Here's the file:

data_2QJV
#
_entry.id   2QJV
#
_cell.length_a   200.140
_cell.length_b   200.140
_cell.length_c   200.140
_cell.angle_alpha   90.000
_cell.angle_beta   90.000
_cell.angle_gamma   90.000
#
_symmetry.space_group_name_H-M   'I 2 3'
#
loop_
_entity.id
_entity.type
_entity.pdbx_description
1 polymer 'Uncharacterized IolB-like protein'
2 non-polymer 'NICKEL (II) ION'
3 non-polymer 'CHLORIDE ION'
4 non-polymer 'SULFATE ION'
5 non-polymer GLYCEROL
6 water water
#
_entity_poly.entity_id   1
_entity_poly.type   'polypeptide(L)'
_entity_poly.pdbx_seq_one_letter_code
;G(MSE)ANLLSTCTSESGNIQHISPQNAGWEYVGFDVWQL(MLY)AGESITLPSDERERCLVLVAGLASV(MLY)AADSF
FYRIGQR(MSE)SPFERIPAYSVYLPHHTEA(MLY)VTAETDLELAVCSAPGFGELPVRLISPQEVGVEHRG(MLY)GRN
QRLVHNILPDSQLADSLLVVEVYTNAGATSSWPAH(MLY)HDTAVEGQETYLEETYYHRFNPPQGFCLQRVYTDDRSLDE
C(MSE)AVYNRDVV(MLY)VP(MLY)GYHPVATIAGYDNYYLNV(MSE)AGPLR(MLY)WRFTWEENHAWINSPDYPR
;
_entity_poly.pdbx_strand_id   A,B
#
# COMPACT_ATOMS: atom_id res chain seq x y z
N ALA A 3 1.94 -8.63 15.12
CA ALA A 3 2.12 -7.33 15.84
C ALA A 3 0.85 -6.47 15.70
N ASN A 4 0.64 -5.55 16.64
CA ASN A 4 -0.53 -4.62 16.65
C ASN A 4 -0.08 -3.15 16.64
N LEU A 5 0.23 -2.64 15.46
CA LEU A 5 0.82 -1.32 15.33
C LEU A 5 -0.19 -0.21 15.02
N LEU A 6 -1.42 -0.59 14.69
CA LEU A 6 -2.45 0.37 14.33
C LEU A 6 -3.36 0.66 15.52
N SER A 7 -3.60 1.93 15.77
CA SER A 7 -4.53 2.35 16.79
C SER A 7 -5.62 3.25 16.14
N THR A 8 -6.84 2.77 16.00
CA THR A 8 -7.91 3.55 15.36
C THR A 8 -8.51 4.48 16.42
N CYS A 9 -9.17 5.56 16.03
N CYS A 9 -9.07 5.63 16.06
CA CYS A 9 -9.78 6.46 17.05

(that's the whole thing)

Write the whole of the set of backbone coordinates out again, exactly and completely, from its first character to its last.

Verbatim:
data_2QJV
#
_entry.id   2QJV
#
_cell.length_a   200.140
_cell.length_b   200.140
_cell.length_c   200.140
_cell.angle_alpha   90.000
_cell.angle_beta   90.000
_cell.angle_gamma   90.000
#
_symmetry.space_group_name_H-M   'I 2 3'
#
loop_
_entity.id
_entity.type
_entity.pdbx_description
1 polymer 'Uncharacterized IolB-like protein'
2 non-polymer 'NICKEL (II) ION'
3 non-polymer 'CHLORIDE ION'
4 non-polymer 'SULFATE ION'
5 non-polymer GLYCEROL
6 water water
#
_entity_poly.entity_id   1
_entity_poly.type   'polypeptide(L)'
_entity_poly.pdbx_seq_one_letter_code
;G(MSE)ANLLSTCTSESGNIQHISPQNAGWEYVGFDVWQL(MLY)AGESITLPSDERERCLVLVAGLASV(MLY)AADSF
FYRIGQR(MSE)SPFERIPAYSVYLPHHTEA(MLY)VTAETDLELAVCSAPGFGELPVRLISPQEVGVEHRG(MLY)GRN
QRLVHNILPDSQLADSLLVVEVYTNAGATSSWPAH(MLY)HDTAVEGQETYLEETYYHRFNPPQGFCLQRVYTDDRSLDE
C(MSE)AVYNRDVV(MLY)VP(MLY)GYHPVATIAGYDNYYLNV(MSE)AGPLR(MLY)WRFTWEENHAWINSPDYPR
;
_entity_poly.pdbx_strand_id   A,B
#
# COMPACT_ATOMS: atom_id res chain seq x y z
N ALA A 3 1.94 -8.63 15.12
CA ALA A 3 2.12 -7.33 15.84
C ALA A 3 0.85 -6.47 15.70
N ASN A 4 0.64 -5.55 16.64
CA ASN A 4 -0.53 -4.62 16.65
C ASN A 4 -0.08 -3.15 16.64
N LEU A 5 0.23 -2.64 15.46
CA LEU A 5 0.82 -1.32 15.33
C LEU A 5 -0.19 -0.21 15.02
N LEU A 6 -1.42 -0.59 14.69
CA LEU A 6 -2.45 0.37 14.33
C LEU A 6 -3.36 0.66 15.52
N SER A 7 -3.60 1.93 15.77
CA SER A 7 -4.53 2.35 16.79
C SER A 7 -5.62 3.25 16.14
N THR A 8 -6.84 2.77 16.00
CA THR A 8 -7.91 3.55 15.36
C THR A 8 -8.51 4.48 16.42
N CYS A 9 -9.17 5.56 16.03
N CYS A 9 -9.07 5.63 16.06
CA CYS A 9 -9.78 6.46 17.05